Indian telecoms firms agree to basic SMS banking

Ten telcos in India have agreed to share their infrastructure in the country for the delivery of basic banking services via SMS, according to reports.

The companies have signed contracts with the National Payments Corporation of India (NPCI) to facilitate services such as fund transfers, mini statements and balance enquiries, using text messages instead of accessing the internet.

The services will operate on the telcos’ Unstructured Supplementary Service Data (USSD) channel – a simple text messaging system that allows for credit and debit card transactions – which will be restricted to basic services and low-value payments.

Rajan S Mathews, director general of GSM industry body the COAI, said that telcos were initially concerned about using USSD, as they felt it was an outdated technology, unable to support volume. There were also concerns over telcos being reduced to dumb pipes.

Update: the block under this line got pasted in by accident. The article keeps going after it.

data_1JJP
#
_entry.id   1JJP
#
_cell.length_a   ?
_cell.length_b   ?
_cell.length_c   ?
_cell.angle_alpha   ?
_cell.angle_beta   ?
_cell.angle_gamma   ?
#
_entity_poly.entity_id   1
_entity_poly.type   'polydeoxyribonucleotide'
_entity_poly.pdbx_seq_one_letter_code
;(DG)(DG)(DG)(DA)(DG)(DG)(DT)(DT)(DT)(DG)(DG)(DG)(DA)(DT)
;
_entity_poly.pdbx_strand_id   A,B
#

“The initial interconnect charges which were offered were very low,” Mathews added. “Then, Trai (Telecom Regulatory Authority of India) intervened and the charges were raised.”

The charges will now cover the cost for the telcos, and the banks will be largely responsible for the quality of service and customer care, with telcos simply providing access.

SMS banking services are relatively common in African countries, where internet connectivity is harder to come by, but the move from Indian operators hints towards a more global adoption of the revival of SMS revenues.

Watch out for a special report on SMS in the August/September 2014 edition of Capacity magazine.

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